No Tom, please don’t resubmit your $15 hour column, but this one on Democrat vs. Republican majorities on the city council and otherwise, is good reading

I got an email the other day from a guy who asked, "Do you know how stupid you are?!"

That got me to thinking: Does anybody actually know how stupid he/she is? I tried to approach it scientifically, so, of course, I needed a graph. The person who is 0 percent stupid almost certainly knows that he is not stupid at all. However, the problem is that, at the same time, people who are all different degrees of stupid may very well believe that they are free from stupidity, as well.

It's like with drivers. Try this experiment: Ask every person you know to rate themselves asdrivers. By definition, just under 50 percent of all drivers must be below average. However, you might have to ask dozens of people before you find even one who will rate himself as such. If you ask five or six people, it's possible (but still unlikely) that all are above-average drivers. But, you'll probably find that, even as you get past 20 or 30 drivers, they will all identify themselves as above average. It's self-delusion at its most disheartening. (If bad drivers would recognize themselves as such, there's a chance that they might try to get better.)

Anyway, I sent the guy the stupidity graph. He must have liked it because he emailed me back. He asked whether I felt stupid agreeing with "everything that comes from the Democrat (sic) Party."

I immediately responded and told him that there is no such thing as the "Democrat" Party. Just like y'all don't belong to the Republic Party, I don't belong to the Democrat Party. They only people who use that stupid-ass term are morons; Rush Limbaugh (who fits in the first category and also has one by himself); and, sadly, my friend, Bruce Ash, who certainly knows better but does it anyway. Those Republicans who continue to use the phrase "Democrat Party" should put aside the childish antics and get back to the business at hand, that being the continued shrinking-down of the American middle class to a more-manageable size.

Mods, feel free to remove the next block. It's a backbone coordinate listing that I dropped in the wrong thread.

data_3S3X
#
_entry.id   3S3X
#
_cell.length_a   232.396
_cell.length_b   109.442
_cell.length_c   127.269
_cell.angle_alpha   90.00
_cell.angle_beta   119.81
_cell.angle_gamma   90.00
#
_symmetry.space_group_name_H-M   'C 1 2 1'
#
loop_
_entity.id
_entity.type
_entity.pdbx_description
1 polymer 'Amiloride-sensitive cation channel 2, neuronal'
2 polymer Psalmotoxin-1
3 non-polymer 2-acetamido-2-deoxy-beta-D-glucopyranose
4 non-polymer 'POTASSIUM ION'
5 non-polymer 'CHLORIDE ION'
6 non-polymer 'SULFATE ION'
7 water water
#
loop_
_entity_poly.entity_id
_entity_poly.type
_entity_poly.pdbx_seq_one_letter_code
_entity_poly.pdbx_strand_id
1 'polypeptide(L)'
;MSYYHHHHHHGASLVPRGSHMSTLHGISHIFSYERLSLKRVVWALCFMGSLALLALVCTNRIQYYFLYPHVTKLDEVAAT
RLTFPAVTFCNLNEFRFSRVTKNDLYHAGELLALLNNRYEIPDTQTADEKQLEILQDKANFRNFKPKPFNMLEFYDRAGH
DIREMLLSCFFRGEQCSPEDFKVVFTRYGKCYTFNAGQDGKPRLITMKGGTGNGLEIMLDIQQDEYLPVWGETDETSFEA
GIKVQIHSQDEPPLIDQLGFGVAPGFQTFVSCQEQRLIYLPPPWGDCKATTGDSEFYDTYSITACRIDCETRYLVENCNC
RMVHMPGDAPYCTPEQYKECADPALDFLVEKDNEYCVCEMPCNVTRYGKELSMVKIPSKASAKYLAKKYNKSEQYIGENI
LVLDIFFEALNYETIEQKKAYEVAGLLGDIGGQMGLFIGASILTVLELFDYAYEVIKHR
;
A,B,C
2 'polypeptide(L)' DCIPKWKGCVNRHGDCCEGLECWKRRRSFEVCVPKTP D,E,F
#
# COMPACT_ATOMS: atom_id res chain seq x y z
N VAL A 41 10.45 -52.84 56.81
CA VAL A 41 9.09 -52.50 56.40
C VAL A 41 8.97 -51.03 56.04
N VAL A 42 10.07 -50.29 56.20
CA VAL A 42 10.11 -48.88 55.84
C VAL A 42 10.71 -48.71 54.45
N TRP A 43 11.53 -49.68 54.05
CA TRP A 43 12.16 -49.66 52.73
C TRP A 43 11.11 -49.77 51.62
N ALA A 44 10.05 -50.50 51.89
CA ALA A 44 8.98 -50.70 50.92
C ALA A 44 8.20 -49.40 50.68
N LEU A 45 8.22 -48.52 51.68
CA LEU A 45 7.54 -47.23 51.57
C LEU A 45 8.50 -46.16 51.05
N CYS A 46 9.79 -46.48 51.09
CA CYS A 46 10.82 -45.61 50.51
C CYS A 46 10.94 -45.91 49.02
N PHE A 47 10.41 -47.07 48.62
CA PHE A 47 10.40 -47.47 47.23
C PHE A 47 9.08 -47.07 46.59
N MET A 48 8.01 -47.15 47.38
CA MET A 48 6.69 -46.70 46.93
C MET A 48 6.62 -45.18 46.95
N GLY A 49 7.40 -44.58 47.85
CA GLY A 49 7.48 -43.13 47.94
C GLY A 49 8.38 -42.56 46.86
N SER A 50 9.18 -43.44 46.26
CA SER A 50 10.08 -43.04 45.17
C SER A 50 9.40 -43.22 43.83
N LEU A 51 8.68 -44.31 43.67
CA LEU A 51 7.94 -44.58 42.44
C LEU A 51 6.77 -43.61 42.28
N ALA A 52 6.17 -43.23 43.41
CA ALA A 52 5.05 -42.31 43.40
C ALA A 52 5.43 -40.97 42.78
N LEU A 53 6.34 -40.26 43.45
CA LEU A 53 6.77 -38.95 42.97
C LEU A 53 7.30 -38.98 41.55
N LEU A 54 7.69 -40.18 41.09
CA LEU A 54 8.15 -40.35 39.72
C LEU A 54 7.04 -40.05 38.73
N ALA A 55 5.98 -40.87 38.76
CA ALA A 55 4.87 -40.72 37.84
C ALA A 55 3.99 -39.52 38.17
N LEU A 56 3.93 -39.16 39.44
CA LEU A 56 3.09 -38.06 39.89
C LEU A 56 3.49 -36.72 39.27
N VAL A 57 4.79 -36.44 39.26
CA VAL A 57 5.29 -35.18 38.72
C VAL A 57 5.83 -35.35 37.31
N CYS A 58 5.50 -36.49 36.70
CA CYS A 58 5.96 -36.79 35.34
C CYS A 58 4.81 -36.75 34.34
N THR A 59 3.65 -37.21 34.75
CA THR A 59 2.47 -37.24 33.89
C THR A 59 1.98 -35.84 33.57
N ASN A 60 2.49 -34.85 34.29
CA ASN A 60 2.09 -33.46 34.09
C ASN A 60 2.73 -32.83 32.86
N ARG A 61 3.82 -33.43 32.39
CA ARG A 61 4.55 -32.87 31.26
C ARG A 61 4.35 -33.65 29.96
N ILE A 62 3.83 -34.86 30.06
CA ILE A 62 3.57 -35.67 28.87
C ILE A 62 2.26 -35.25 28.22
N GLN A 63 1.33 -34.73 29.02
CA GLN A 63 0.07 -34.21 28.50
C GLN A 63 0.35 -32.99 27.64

Then I told him that there are a couple things on which I agree with Republicans. (It must be noted that not all Republicans agree on everything. It's simply not possible.) I'm sure that there are some Republicans who support Dr. Ben Carson, while others look at him and want to tell him to go back to Kenya.

One of the things on which I agree with Republicans is that the manner in which City Council members are elected in Tucson is...oh, I don't know, let's go with insane. Having candidates nominated by ward and then elected by the entire city is, at the very least, unfair. I'm not sure who came up with this method and I'm puzzled as to why the courts continue to say it's okay.

One might think that, as a Democrat, I'd be happy with a mayor and City Council who are all Democrats. (First of all, I don't live in the city, so that tempers things a bit. Secondly, I'm not the biggest fan of a couple members of the current council and I lay at least some of the blame for Tucson's stagnation over the past 20 years at the feet of local politicians. And thirdly, I realize that a system that could create such a one-sided lineup in my favor could easily flip over to the other side,)

I mentioned this to radio talk-show host Emil Franzi and he said that there was once a time when the entire mayor and council group was Republican. Emil is like that guy whom Alex Haley sought out while searching for his roots. When Haley got to Juffure in Gambia, he listened to a griot (tribal historian). Emil is like that; he knows everything. If you sit there and listen to Emil long enough, you're bound to hear him say, "Kunta Kinte."

I looked it up and, sure enough, there it was. In 1962, Tucson Mayor Lewis Davis, a Republican, was joined by an all-Republican City Council (Charles Branin, Marvin Linner, James Kirk, William Reese, Ray Weaver, and G. Freeman Woods). And no, Mr. Kirk's middle initial was not T for Tiberius.

Now this was back in the day when Republicans believed in (and voted for) things like civil rights and voting rights. It's been a half-century and a lot has changed in that time. However, people who chortle over the fact that Democrats win every seat under the current system remind me of the short-sighted basketball coach who runs up the score when he has a good team, not realizing that the script could very easily be flipped in a year or two.

It was a rollercoaster ride back in the 1970s. In 1972, the mayor/council count was 2D/5R. Just four years later, it 5D/2R. That's probably a good thing in a vibrant community. Elected officials need to listen up or get booted out. I sincerely believe that Tucson would benefit from an elect-by-ward system.

The other (mostly Republican) thing that I agree with is the craziness of the push for a $15/hr. minimum wage. I've written that column twice already, but when I go back to read them, I can't believe how mean I sound. Maybe I'll tone it down a bit and submit it next week.

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